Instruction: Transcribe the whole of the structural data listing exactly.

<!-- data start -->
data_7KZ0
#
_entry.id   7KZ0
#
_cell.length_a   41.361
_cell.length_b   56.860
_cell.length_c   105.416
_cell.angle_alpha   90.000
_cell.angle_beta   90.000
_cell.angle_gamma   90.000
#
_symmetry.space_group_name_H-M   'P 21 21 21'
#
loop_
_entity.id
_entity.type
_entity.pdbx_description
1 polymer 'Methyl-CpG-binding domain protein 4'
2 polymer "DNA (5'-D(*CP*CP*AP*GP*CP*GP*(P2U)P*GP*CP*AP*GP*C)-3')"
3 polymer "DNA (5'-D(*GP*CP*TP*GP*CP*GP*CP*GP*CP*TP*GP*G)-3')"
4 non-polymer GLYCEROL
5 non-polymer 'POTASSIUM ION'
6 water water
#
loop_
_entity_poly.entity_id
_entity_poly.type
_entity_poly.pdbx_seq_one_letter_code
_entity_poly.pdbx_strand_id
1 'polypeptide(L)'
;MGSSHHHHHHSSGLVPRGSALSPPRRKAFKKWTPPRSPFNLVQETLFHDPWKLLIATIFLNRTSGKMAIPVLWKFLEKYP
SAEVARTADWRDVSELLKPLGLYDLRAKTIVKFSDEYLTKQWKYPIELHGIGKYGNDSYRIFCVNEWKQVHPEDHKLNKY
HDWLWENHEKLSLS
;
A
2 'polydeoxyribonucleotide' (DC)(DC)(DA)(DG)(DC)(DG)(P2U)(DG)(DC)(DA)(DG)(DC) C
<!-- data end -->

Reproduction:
data_7KZ0
#
_entry.id   7KZ0
#
_cell.length_a   41.361
_cell.length_b   56.860
_cell.length_c   105.416
_cell.angle_alpha   90.000
_cell.angle_beta   90.000
_cell.angle_gamma   90.000
#
_symmetry.space_group_name_H-M   'P 21 21 21'
#
loop_
_entity.id
_entity.type
_entity.pdbx_description
1 polymer 'Methyl-CpG-binding domain protein 4'
2 polymer "DNA (5'-D(*CP*CP*AP*GP*CP*GP*(P2U)P*GP*CP*AP*GP*C)-3')"
3 polymer "DNA (5'-D(*GP*CP*TP*GP*CP*GP*CP*GP*CP*TP*GP*G)-3')"
4 non-polymer GLYCEROL
5 non-polymer 'POTASSIUM ION'
6 water water
#
loop_
_entity_poly.entity_id
_entity_poly.type
_entity_poly.pdbx_seq_one_letter_code
_entity_poly.pdbx_strand_id
1 'polypeptide(L)'
;MGSSHHHHHHSSGLVPRGSALSPPRRKAFKKWTPPRSPFNLVQETLFHDPWKLLIATIFLNRTSGKMAIPVLWKFLEKYP
SAEVARTADWRDVSELLKPLGLYDLRAKTIVKFSDEYLTKQWKYPIELHGIGKYGNDSYRIFCVNEWKQVHPEDHKLNKY
HDWLWENHEKLSLS
;
A
2 'polydeoxyribonucleotide' (DC)(DC)(DA)(DG)(DC)(DG)(P2U)(DG)(DC)(DA)(DG)(DC) C